At only nine years of age, Liesel was separated from her biological family. Her family always lived in constant hunger due to poverty, and Liesel’s mother had to sustain the family on her own now that her husband was taken away for being a communist. In an effort to make life better for her children, Mrs. Meminger decided to put her two children up for foster care. Neither of the children wanted to be separated from their mother, and unluckily for Liesel, she was on her own in this new life. Her brother Werner died on the train ride there from a pre-existing sickness, right in front of Liesel.
She could not bear the thought of being apart from her children. Jacob suffered for seven years in a tiny attic just to hear their voices. Family meant everything to her. Jacobs would have went to the ends of the earth for her children, and her family was the only thing good in her life. Jacobs concept of family was a powerful bond that she could not imagine losing.
Anna, who is the first true love of Thomas Schell, becomes the main link between Oskar’s grandparents. As Anna is important as a former lover of Grandpa, she is significant as sister of Grandma. Believed to be a replacement of Anna for Thomas Schell, Grandma grows her son without the help of Thomas Schell, her husband, who left after the fallout of their relationships. Throughout Thomas Schell Jr.’s life and Grandma’s life, Thomas Schell is very much absent; there are no memories of the family to be held. Thomas Schell is absent for Grandma in a literal sense because he leaves his family behind, but he is emotionally absent as well.
When he tells his wife that he still has faith in their marriage, and to go see the pastor to talk about their situation the wife turns him down telling him “I don’t love you anymore”. This hurts Mr. Redd tremendously leaving him with bitterness that took over his life. This kept him away from starting a new relationship with the pharmacist in his town because he remembered all the pain he felt with his wife’s betrayal. The last actor who experienced PTSD, which was a part of anxiety was Ronnie Morgan. He was in the National Guard, and left his girlfriend Rae behind to serve his country.
Her other two sons, Darl and Jewel, continue to antagonize each other. Darl constantly asks Jewel does he know if “Addie Bundren is going to die?”(Faulkner, 40) knowing that Jewel was her favorite and Jewel was heartbroken by her death but never showed it. This conflict continues throughout the novel demonstrating the feelings the two brothers have for their mother. The family continues onward to Jackson, Mississippi where they are to bury Addie as her dying request according to her husband, Anse. The Bundrens reach a river that is a difficult cross because of the rushing current.
She has to leave her family for a new one so she can be safe, even though not much was explained to her. Her brother dies and she will never see her parents again. Despite all of the tragic things that happen to her, she quickly develops a connection with her new father, Hans. She may be falling for Rudy, no matter how much she denies it in the beginning for she says she regrets not kissing him when he was alive. With an accordion in hand and an intriguing passion for words, Liesel discovers love and hate in her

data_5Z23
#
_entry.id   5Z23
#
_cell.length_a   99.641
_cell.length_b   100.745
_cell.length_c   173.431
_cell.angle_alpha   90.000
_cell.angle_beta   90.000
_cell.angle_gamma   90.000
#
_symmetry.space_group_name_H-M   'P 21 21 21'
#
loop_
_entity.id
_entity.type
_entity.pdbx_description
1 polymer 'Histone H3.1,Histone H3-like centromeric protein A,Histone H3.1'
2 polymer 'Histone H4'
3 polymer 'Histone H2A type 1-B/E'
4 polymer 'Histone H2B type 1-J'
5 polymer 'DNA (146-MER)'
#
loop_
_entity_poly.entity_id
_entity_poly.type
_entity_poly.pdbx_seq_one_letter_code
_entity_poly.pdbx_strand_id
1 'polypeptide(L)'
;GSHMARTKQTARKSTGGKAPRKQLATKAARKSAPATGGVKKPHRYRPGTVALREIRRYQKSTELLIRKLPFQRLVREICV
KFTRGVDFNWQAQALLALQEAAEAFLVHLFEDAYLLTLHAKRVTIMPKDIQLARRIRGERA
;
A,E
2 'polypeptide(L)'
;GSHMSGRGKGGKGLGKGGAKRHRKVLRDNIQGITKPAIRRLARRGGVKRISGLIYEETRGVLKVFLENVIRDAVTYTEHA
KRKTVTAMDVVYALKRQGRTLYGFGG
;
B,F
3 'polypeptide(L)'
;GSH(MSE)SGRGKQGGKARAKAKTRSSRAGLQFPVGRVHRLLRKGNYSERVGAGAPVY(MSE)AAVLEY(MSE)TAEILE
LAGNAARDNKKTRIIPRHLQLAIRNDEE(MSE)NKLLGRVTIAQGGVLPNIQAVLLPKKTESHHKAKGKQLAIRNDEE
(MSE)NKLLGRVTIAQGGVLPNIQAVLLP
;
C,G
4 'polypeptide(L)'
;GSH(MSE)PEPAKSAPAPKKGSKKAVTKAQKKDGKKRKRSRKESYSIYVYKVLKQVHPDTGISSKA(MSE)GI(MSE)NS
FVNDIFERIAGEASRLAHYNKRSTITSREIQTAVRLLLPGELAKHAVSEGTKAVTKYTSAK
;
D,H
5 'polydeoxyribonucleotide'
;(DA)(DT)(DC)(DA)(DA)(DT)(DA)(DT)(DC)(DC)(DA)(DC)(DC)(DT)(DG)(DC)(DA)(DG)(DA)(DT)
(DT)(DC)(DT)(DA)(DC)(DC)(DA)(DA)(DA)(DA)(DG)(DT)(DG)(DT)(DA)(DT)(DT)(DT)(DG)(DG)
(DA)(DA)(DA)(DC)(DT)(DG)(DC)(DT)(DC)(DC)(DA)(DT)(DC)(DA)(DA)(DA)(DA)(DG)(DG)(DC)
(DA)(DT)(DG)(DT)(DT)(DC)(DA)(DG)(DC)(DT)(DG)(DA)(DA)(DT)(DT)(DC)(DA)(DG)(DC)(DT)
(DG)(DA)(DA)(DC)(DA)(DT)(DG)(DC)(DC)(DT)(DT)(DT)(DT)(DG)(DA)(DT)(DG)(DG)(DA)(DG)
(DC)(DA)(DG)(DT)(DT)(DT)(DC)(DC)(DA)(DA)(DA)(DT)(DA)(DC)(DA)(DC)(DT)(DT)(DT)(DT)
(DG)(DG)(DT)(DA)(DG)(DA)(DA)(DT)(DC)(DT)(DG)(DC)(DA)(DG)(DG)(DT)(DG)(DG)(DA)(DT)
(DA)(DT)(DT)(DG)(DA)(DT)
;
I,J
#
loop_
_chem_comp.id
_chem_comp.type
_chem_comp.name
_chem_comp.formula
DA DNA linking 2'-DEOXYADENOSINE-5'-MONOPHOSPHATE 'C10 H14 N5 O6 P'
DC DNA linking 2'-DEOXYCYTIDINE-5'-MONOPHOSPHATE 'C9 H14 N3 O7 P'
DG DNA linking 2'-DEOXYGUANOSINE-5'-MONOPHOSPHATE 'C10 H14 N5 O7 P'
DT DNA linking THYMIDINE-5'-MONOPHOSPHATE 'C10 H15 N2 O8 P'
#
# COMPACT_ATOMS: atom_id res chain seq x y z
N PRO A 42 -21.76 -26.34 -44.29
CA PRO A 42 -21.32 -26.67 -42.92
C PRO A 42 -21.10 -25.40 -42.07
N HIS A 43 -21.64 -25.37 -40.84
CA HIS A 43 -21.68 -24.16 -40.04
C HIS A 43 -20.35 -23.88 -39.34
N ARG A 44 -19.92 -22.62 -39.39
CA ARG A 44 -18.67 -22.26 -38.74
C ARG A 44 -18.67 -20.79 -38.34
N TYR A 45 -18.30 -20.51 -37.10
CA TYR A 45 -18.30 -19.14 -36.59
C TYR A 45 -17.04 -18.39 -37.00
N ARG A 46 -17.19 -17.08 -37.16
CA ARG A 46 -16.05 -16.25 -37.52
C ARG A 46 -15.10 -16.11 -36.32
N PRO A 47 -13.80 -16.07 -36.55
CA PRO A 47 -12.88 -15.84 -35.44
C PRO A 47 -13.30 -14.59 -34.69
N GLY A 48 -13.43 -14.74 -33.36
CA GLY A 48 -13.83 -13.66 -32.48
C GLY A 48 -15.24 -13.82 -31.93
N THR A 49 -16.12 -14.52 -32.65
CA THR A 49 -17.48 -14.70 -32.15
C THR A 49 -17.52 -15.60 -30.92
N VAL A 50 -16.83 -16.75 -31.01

“Mrs. Outlaw said he wanted the children, but the mother wouldn’t allow it” (Ryan, Pg.74). This exemplifies that Santiago wanted the children, but Skyla didn’t allow him which Naomi realizes that her father loved them since the beginning. Naomi then comes up with a plan to find her father and get an approval from him to let her stay with her grandma instead of her ruthless mother. “I told the truth about your mother and that my wishes are for you and Owen to live with Maria” (Ryan, Pg.222).
"Then the mask said, 'I wasn't fair to your father. I shouldn't have married him"' (Carr 142). Throughout her married life, Geneva distracted herself with the facade of parties and emotional disconnection to her daughter because, at the thought of her mistakes, her brain couldn't handle it. Geneva was only able to accept reality on her death bed. The inability to accept reality is different for every human; some are able to use that as motivation to live a joyful life, while others go on with
You can predict this because when the father wasn’t allowed to drive through the snow he stated, “Your mother will never forgive me for this,” (Wolff 34). This shows that the mother is strict and also that the father has not been trustworthy in the past. The mother and father also do not seem to have a very good relationship and it seems as if the mother is very controlling of her son. From this evidence the reader can infer that the mother is more like her son than she is the boys
When she was 20, she decided to leave the house and run away from home to live with someone else. I felt a massive amount of cognitive dissonance because her behaviors were not associated with the Stephanie I grew up with in my childhood. I felt uncomfortable with the fact that she left the house for no apparent reason, and it felt unusual to me that she would go and do this. She never seemed like she was going to leave the house and disappear from my life for a month. She also never wanted to be away from my younger sister and me.